Back in the 1940s, when Robert Tamblyn was working at Toronto's Eaton Centre department store, he noticed that it had tapped the city's water main -- illegally -- to rig up a system that fanned the chilly water through a network of pipes to cool the women's evening-wear department.
It was years before the city's water commissioner wised up. And years more before Tamblyn had the idea of applying the same concept in a bigger way.
"Air conditioning was a whole new word up here in the 1940s," says Tamblyn, the engineer many credit with developing an alternative technology -- lake-source cooling -- in North America.
He has helped devise large-scale, energy-efficient cooling systems for the city of Toronto and Cornell University's Ithaca campus. The city system, the largest of its kind, began operating last summer.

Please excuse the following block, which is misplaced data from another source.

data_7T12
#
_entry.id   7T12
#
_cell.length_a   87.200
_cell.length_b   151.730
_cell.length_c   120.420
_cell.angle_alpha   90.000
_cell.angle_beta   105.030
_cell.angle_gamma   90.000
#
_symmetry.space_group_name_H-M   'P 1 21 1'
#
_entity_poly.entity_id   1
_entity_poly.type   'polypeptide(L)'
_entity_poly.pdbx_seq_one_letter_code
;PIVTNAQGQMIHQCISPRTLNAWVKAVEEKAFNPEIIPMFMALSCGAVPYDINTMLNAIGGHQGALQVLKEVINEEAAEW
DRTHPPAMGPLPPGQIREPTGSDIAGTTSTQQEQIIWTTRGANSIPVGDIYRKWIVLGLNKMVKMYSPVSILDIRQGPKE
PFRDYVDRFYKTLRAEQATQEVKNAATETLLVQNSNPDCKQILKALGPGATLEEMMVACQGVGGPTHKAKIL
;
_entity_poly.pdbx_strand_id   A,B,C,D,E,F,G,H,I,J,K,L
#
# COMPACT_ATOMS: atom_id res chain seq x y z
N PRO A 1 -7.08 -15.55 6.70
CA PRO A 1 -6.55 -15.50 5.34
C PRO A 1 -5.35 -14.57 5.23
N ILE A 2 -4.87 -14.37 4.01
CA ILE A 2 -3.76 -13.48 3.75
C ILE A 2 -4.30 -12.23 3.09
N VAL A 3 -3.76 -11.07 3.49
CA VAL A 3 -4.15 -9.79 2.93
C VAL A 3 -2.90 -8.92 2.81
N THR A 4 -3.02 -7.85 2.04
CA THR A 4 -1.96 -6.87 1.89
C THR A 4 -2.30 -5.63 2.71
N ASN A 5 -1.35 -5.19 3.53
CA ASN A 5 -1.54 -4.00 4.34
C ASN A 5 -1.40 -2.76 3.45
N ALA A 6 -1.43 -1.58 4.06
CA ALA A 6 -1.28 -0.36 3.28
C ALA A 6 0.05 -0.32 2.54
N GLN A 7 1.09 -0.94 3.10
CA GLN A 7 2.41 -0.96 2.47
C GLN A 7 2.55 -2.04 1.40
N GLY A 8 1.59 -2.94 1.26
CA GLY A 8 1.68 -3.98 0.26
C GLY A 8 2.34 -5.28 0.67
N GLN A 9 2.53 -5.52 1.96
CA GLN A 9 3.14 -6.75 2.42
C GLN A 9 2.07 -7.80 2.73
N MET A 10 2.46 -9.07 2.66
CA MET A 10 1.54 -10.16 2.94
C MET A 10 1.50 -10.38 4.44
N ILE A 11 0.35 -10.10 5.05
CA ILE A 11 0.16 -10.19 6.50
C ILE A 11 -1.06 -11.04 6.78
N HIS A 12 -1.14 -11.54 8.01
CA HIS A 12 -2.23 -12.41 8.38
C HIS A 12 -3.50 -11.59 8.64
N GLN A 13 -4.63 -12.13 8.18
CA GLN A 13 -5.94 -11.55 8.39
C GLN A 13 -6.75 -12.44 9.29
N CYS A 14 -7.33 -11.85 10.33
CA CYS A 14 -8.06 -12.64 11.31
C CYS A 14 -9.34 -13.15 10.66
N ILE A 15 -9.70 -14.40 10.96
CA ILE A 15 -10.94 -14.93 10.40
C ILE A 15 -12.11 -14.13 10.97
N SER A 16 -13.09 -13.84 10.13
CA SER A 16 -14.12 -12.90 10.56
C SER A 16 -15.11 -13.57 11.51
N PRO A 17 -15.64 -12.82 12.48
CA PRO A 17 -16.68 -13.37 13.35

The first successful citywide venture was set up in Stockholm in 1995, but its capacity is less than half of Toronto's.
Unlike the department store's jury-rigged setup, Toronto's taps directly into the icy waters at the bottom of Lake Ontario.
It works by drawing water from 272 feet below the surface, where temperatures hover around 40 degrees Fahrenheit year-round. The coldness of the lake water is transferred via heat exchangers to a separate, closed water supply that loops around downtown Toronto and to participating office towers. Thirty-five buildings have already signed on to the project, including the Hudson's Bay Co.'s 1 million-square-foot retail outlet and 32-story head office. The company predicts it will save $416,000 a year on energy with the system.
Next year, several legislative buildings will be connected to the network.